The girls are accompanied to the Rock (‘waiting a million years … just for us!’) by the aforementioned French mistress and their taciturn Mathematics teacher (with what Mrs Appleyard tellingly describes as her ‘masculine intellect’), Miss McCraw (Vivean Grey). In the hazy languor of the afternoon on the lower slopes of the rock, the girls and their chaperones eat an iced-cake, press flowers and doze in the rocky shade of a ravine. Both available time pieces mysteriously stop at twelve noon precisely, for no apparent reason. Miranda and her friends Irma (Karen Robson), the bookish Marion (Jane Vallis) and the frumpy Edith (Christine Schuler) decide to explore the Rock and are observed from some distance away as they head for a higher plateau by Michael Fitzhubert (Dominic Guard), the young son of an English colonel living in the area, and his friend and valet Albert (the young John Jarrett -- later familiar to horror fans for his big role in “Wolf Creek”). The girls explore the rock formation with its weird jutting ridges and grotesque faces (either somehow carved by ancient hands or weathered into ominous simulacra by prehistoric forces of nature); they observe its brooding dark recesses and ominous monolithic outcroppings; but only Edith returns in a state of some hysteria, babbling about seeing the other three girls disappearing into a stone recess up a slope, of seeing a strange red cloud and, even more oddly, catching sight of the Mathematics teacher Miss MacCraw -- running up the slope as Edith herself was coming down -- without her skirt! The following police investigation turns up nothing, and Mrs Appleyard’s authority begins to unravel as the gossip and speculation induces parents to start removing their daughters from the prestigious school. The fragile Sara turns Miranda into almost a religious icon of veneration in her unhappiness and Michael, unrealistically romantically besotted by his fleeting glimpse of her, becomes obsessed with heroically rescuing the girls. He attempts to retrace their steps but is eventually discovered by Albert in a delirious daze, clutching at a piece of lace skirt belonging to one of the missing girls. Albert follows a trail left by Michael and discovers Irma -- alive and well but minus her corset and with absolutely no memory of anything that has happened during the week she has been missing …
“Picnic at Hanging Rock” forms part of a small subset of mystery films that deal in elliptical, unresolved narrative, such as Michelangelo Antonioni’s “Blow Up” or David Lynch’s “Mulholland Drive” or even Alfred Hitchcock‘s “The Birds”. The makers of “Lost” were good at this sort of thing, until they went overtly science fiction and ended-up resorting to mystical tunnels spewing heavenly golden light. The critic Roger Ebert places it alongside E.M. Forster’s “A Passage to India” and Nicolas Roeg’s “Walkabout” (to which I would add Michael Powell and Emeric Pressburger’s “Black Narcissus”), all of which deal with the subject of colonial values and European civilisation being incommensurable with the ancient rhythms of nature long established by the country's indigenous populations, leading to disruption in the form of sexual hysteria when the invasive culture tries to import its ‘civilising’ norms and customs.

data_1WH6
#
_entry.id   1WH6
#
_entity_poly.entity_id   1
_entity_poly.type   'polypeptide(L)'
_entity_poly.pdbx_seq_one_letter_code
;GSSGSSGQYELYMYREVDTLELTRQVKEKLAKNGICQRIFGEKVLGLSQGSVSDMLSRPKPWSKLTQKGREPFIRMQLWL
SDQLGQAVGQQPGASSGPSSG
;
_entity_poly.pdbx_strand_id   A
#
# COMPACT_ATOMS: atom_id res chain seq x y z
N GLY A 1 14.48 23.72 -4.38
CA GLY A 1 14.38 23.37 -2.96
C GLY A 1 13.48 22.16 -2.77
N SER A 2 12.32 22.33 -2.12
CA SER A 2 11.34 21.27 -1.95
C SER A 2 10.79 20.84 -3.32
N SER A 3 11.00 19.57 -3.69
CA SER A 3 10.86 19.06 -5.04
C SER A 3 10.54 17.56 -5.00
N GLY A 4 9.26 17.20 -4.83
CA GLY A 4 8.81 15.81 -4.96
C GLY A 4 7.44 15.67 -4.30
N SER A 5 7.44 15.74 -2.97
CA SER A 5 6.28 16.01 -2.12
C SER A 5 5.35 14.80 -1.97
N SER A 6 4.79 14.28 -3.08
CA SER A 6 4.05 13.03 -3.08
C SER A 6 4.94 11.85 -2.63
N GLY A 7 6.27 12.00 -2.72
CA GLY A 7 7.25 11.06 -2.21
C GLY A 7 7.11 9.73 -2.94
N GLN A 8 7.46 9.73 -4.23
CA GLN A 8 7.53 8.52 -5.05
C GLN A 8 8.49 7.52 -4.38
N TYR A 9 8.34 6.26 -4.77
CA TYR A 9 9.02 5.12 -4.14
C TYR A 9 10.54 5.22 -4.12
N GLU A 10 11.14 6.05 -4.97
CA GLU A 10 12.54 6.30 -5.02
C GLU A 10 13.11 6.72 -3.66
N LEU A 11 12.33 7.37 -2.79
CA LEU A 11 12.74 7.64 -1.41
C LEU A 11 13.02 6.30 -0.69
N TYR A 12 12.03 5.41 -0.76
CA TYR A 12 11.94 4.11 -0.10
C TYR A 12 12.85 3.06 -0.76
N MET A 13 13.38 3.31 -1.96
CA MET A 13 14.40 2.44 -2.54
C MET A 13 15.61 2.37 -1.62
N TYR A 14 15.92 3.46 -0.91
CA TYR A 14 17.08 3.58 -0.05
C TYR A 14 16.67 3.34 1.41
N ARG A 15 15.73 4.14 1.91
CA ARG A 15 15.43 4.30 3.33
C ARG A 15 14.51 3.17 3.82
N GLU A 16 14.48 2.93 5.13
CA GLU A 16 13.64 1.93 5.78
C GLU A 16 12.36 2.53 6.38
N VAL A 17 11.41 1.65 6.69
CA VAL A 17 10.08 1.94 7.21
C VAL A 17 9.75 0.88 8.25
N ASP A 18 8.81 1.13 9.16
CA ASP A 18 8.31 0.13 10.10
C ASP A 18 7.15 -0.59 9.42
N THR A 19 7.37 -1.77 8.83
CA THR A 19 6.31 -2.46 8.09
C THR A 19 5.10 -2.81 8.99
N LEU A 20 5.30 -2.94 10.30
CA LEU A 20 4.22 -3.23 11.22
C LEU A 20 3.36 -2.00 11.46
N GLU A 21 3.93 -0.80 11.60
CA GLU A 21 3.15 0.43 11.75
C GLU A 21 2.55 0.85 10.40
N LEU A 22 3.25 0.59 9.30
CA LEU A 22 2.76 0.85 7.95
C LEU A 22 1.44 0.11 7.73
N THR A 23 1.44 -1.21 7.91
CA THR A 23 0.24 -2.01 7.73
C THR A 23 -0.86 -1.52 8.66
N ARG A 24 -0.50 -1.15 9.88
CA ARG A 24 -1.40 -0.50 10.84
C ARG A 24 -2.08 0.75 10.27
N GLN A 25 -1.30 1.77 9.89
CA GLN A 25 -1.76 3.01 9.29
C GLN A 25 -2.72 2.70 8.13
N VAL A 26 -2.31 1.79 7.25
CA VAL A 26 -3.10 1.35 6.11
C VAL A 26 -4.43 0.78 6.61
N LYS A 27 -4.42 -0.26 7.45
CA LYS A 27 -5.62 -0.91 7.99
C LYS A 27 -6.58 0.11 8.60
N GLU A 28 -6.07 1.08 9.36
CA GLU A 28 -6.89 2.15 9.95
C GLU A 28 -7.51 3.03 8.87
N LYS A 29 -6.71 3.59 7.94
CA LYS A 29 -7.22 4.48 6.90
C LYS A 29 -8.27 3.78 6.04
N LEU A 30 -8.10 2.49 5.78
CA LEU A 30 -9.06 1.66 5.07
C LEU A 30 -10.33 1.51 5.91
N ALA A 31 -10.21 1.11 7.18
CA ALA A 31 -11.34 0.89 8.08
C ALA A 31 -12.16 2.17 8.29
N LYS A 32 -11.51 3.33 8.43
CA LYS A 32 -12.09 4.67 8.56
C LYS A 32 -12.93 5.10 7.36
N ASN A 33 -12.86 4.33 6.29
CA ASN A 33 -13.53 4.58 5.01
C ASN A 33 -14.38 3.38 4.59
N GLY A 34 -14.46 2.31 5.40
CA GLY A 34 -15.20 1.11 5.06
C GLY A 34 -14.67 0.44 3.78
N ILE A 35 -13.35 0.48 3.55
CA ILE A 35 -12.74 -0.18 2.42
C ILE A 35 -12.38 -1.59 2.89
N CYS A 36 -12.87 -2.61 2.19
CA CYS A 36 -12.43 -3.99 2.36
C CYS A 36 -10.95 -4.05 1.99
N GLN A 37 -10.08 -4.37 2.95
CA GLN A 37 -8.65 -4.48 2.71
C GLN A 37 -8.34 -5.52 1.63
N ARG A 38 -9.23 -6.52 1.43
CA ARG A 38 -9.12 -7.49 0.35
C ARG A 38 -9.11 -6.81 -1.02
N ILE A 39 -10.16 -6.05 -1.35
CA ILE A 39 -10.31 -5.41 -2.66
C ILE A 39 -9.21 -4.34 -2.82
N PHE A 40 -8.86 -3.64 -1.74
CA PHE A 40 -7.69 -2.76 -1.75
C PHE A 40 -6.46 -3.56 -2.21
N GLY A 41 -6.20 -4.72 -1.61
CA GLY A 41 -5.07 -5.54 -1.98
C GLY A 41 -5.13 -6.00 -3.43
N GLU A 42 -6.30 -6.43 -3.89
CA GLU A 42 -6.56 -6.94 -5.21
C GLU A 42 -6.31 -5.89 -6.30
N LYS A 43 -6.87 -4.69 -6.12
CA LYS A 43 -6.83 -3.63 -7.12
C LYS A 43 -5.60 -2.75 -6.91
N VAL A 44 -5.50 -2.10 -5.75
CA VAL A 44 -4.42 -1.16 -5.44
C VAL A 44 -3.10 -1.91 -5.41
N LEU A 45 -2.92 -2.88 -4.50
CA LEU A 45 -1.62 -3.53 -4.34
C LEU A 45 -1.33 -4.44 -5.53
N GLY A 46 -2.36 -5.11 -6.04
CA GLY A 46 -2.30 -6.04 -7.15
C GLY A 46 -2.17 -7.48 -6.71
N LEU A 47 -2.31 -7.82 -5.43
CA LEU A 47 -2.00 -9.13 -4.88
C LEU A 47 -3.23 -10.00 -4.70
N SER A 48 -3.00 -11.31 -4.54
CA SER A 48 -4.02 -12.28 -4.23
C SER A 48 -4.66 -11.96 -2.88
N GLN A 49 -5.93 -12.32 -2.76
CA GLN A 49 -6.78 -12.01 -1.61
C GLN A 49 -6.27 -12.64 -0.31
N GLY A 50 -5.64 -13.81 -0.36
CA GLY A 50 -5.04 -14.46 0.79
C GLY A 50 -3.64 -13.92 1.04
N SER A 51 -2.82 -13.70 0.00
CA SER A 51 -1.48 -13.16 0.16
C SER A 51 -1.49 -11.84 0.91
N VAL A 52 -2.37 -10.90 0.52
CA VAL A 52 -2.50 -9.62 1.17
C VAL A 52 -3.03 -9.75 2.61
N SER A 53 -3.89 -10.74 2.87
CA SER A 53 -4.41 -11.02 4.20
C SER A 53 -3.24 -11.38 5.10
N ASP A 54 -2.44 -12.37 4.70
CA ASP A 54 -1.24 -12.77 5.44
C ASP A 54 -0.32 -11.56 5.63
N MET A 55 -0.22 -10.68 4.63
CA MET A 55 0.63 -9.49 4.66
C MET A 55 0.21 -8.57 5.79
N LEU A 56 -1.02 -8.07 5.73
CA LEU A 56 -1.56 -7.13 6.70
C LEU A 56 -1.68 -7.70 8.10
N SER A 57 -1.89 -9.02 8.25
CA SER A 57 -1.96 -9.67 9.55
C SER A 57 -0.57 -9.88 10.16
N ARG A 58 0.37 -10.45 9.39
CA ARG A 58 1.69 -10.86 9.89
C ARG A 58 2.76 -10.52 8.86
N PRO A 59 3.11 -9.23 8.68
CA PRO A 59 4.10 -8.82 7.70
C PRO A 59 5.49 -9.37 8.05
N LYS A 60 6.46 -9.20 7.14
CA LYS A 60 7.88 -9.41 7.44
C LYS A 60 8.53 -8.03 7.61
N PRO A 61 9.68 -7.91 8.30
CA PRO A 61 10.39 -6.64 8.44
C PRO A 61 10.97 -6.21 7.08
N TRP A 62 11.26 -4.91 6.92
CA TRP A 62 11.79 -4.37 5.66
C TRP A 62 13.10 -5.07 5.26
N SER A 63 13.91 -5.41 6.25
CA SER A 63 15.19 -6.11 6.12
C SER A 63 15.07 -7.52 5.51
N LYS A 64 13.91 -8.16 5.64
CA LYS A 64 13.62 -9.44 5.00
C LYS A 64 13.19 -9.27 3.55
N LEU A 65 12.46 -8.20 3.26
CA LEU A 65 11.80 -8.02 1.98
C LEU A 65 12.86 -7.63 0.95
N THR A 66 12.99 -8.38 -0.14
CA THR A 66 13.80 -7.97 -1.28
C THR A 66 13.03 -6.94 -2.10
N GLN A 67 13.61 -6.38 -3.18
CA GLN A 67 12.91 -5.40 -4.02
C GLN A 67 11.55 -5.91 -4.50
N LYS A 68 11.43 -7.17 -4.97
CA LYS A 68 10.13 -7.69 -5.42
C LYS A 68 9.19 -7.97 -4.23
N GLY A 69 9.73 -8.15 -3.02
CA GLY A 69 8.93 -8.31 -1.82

In Weir’s film, it is almost as though what the girls come to represent is so potent and disruptive to the restrained and (literally) corseted values of a transplanted English society -- with its orderly procession of formal garden parties in the middle of the outback and such like -- that they simply cannot be acknowledged by the ruling inhabitants and so cease to exist as anything more than rumour or legend; which nevertheless still casts a pall over the unravelling minds and lives of all concerned. When Irma turns up again, she is a further spur to this artificial society’s total disintegration: a living breathing reminder of the irrational nature of what has transpired, who cannot even offer any placating explanation to allow the mystery to be processed, rationalised and, thus, neutralised. The most disturbing scene of the film comes when Irma, now physically recovered from her ordeal, visits the other girls in gym class (which is being conducted in a Christian chapel, evocatively enough) dressed in lush scarlet Victorian garb (a reminder of the skirtless Miss MacCraw?) which emphasises her approaching womanhood. The girls grimly turn on her and attack her, demanding that she tell them exactly what happened to Miranda and precisely what took place on the Rock.